Archive for March, 2017



Friday Photos: To Denver We Go!

Each of the McDermott Interns here at the DMA have the opportunity to participate in an approved professional development opportunity. In early February, I took a trip up to Denver to learn from their Education staff and observe some of their Access Programs. I also connected with Access Gallery, a smaller local nonprofit. I had never been to Colorado and was blown away by both the geographical beauty and the warm welcome I received from each of the museum and art professionals with whom I was able to speak.

On my first full day, I met up with three different members of the Education Department at the Denver Art Museum, then observed their Art and About Tour, which is similar to the Dallas Museum of Art’s Meaningful Moments program that serves individuals with early stage dementia and their family members or caregivers. On this tour, we went to the Japanese art galleries and learned about Japanese tea ceremonies and Samurai.

Here are some photo highlights from my trip!

On day two, I met with the Director of the Access Gallery, who gave me a tour of their space and of their current gallery show, Stick’em Up Chuck, a show of artwork made out of donated stickers.

Take a peek at some of the students’ artworks, their work space, and one of the pieces hanging in Stick’em up Chuck!

The Access Gallery is a drop-in style art-making space where teens and young adults can learn about art, develop their skills, and gain economic opportunity. The students all have a chance to sell their individual art pieces in the gallery’s store, as well as contribute to the larger pieces that are on sale as part of the current gallery show. Through these opportunities, mentally or physically disabled students who may not be able to hold a traditional job gain access to valuable skills like teamwork, time management, and listening to a boss.

As a growing museum professional, this trip was truly enlightening and I’m so grateful to have gotten to experience the incredible programming going on in Denver!

Until next time!

Grace Diepenbrock
McDermott Intern for Family and Access Teaching

Knight Vision

We are in the final two weeks of Art and Nature in the Middle Ages and to celebrate we are sharing insight from stain glass artist Judith Schaechter modern experience with the medium featured in the Winter 2017 issue of Artifacts.

Installation views

Installation views

Art and Nature in the Middle Ages explores medieval works in a variety of media, including beautiful examples of stained glass. This particular art form was perfected during the Middle Ages, and little has changed in the practice of making stained glass in the ensuing centuries. While this once fairly common medium is not widely used by contemporary artists, Philadelphia-based artist Judith Schaechter is known for her work in stained glass. Artifacts asked her why she is drawn to working in this medium and what similarities she sees between modern stained glass works and those created in the Middle Ages.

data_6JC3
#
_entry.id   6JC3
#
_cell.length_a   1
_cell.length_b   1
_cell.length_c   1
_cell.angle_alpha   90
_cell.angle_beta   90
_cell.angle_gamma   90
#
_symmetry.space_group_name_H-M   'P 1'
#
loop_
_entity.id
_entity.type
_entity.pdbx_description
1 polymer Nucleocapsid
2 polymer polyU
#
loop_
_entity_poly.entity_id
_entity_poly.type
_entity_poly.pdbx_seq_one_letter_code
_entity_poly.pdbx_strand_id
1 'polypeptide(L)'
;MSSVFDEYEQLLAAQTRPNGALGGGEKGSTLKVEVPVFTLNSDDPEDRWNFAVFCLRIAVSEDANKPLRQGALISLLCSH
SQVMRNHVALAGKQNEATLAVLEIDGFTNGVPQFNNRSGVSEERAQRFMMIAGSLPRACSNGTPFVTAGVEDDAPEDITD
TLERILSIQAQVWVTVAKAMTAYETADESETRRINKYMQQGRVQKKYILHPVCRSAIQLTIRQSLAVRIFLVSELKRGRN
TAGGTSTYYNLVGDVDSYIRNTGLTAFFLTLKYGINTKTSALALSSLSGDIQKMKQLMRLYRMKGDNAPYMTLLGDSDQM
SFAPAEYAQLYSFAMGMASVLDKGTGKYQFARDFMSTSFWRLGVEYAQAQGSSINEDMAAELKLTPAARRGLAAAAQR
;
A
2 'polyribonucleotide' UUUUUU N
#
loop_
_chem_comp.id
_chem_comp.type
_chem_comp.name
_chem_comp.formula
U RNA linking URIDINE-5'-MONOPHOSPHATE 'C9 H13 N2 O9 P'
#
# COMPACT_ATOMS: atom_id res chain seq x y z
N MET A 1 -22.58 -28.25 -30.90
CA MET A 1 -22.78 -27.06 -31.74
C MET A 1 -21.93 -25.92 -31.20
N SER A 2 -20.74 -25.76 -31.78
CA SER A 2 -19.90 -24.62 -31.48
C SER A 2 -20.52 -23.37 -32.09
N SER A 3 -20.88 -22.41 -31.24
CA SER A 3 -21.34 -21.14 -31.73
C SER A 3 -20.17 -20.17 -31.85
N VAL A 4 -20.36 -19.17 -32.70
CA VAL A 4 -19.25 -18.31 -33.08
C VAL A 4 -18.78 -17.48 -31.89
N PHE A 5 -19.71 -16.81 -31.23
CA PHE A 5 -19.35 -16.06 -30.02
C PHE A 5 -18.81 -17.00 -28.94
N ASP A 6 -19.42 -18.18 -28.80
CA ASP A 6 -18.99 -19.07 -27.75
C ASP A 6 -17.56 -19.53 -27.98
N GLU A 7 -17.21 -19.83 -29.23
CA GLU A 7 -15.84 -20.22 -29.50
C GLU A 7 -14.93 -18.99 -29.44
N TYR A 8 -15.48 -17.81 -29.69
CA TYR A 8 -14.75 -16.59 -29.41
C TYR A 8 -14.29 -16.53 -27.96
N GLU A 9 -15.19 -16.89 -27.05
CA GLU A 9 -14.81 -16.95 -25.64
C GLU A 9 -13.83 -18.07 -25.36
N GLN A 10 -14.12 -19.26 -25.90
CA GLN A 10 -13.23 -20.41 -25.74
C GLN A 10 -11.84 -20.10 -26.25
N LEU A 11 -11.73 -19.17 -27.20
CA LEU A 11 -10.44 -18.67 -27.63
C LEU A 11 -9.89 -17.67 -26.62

Stained glass reached its peak in the 12th century and it’s been downhill since then. Perhaps stained glass is an odd medium to choose if one wishes to participate in the world of contemporary fine art, and, indeed, it is! Yet, I found it altogether irresistible.

Although I went to art school to study painting, I knew almost instantly when I tried stained glass that it was what I wanted to pursue for the rest of my life. Why? I felt “in sync” with glass. When I was a painter, I painted fast and furiously, and ultimately threw everything out. This didn’t happen with glass because it was so labor intensive. By the time I managed to do something to the glass, I had developed feelings of attachment and was hardly going to throw it away.

I found the beauty of stained glass to be the perfect counterpoint to ugly and difficult subjects. Although the figures I work with are supposed to be ordinary people doing ordinary things, I see them as having much in common with the old medieval windows of saints and martyrs. They seem to be caught in a transitional moment when despair becomes hope or darkness becomes inspiration. They seem poised between the threshold of everyday reality and epiphany,
caught between tragedy and comedy.

My work is centered on the idea of transforming the wretched into the beautiful—say, unspeakable grief, unbearable sentimentality, or nerve-wracking ambivalence—and representing it in such away that it is inviting and safe to contemplate and captivating to look at. I am at one with those who believe art is a way of feeling one’s feelings in a deeper, more poignant way.

Medieval windows sought to confer inspiration and enlightenment on those who saw them. Beholding a stained glass window can enable, encourage. and literally enact the process of being filled with light. It sounds like some kind of preternatural phenomenon, but it’s a physical fact. While one is busy identifying and empathizing with the image, one also experiences physically the warming, filling sensations of light. It’s so persuasive not because the pictures are convincing narratives but because the colors are overwhelming and the light is sublime—and, by golly, it’s coming from inside you, it’s part of you.

Judith Schaechter has lived and worked in Philadelphia since graduating in 1983 with a BFA from the Rhode Island School of Design Glass Program. Her work is in the collection of the Metropolitan Museum of Ar t, the Victoria and Albert Museum, the Hermitage, the Philadelphia Museum of Art, the Corning Museum of Glass, the Renwick Galler y of the Smithsonian Institution, and numerous other public and private collections.


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